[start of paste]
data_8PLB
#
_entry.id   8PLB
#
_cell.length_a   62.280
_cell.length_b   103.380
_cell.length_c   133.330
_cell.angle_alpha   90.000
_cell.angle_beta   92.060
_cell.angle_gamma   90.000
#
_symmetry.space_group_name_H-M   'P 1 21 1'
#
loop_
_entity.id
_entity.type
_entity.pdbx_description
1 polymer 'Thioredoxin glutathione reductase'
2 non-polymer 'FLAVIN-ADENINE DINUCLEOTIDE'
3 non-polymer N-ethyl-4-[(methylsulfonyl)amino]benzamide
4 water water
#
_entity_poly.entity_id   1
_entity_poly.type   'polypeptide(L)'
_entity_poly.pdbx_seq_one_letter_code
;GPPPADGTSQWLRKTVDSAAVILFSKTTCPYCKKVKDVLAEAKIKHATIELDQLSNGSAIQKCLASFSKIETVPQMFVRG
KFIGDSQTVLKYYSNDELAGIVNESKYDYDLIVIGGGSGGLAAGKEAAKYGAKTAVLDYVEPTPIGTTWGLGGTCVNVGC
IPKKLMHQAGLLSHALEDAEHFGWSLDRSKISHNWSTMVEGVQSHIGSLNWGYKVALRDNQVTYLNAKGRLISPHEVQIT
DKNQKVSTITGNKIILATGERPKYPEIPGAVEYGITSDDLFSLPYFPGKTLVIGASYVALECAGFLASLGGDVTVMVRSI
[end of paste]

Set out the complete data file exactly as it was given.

data_8PLB
#
_entry.id   8PLB
#
_cell.length_a   62.280
_cell.length_b   103.380
_cell.length_c   133.330
_cell.angle_alpha   90.000
_cell.angle_beta   92.060
_cell.angle_gamma   90.000
#
_symmetry.space_group_name_H-M   'P 1 21 1'
#
loop_
_entity.id
_entity.type
_entity.pdbx_description
1 polymer 'Thioredoxin glutathione reductase'
2 non-polymer 'FLAVIN-ADENINE DINUCLEOTIDE'
3 non-polymer N-ethyl-4-[(methylsulfonyl)amino]benzamide
4 water water
#
_entity_poly.entity_id   1
_entity_poly.type   'polypeptide(L)'
_entity_poly.pdbx_seq_one_letter_code
;GPPPADGTSQWLRKTVDSAAVILFSKTTCPYCKKVKDVLAEAKIKHATIELDQLSNGSAIQKCLASFSKIETVPQMFVRG
KFIGDSQTVLKYYSNDELAGIVNESKYDYDLIVIGGGSGGLAAGKEAAKYGAKTAVLDYVEPTPIGTTWGLGGTCVNVGC
IPKKLMHQAGLLSHALEDAEHFGWSLDRSKISHNWSTMVEGVQSHIGSLNWGYKVALRDNQVTYLNAKGRLISPHEVQIT
DKNQKVSTITGNKIILATGERPKYPEIPGAVEYGITSDDLFSLPYFPGKTLVIGASYVALECAGFLASLGGDVTVMVRSI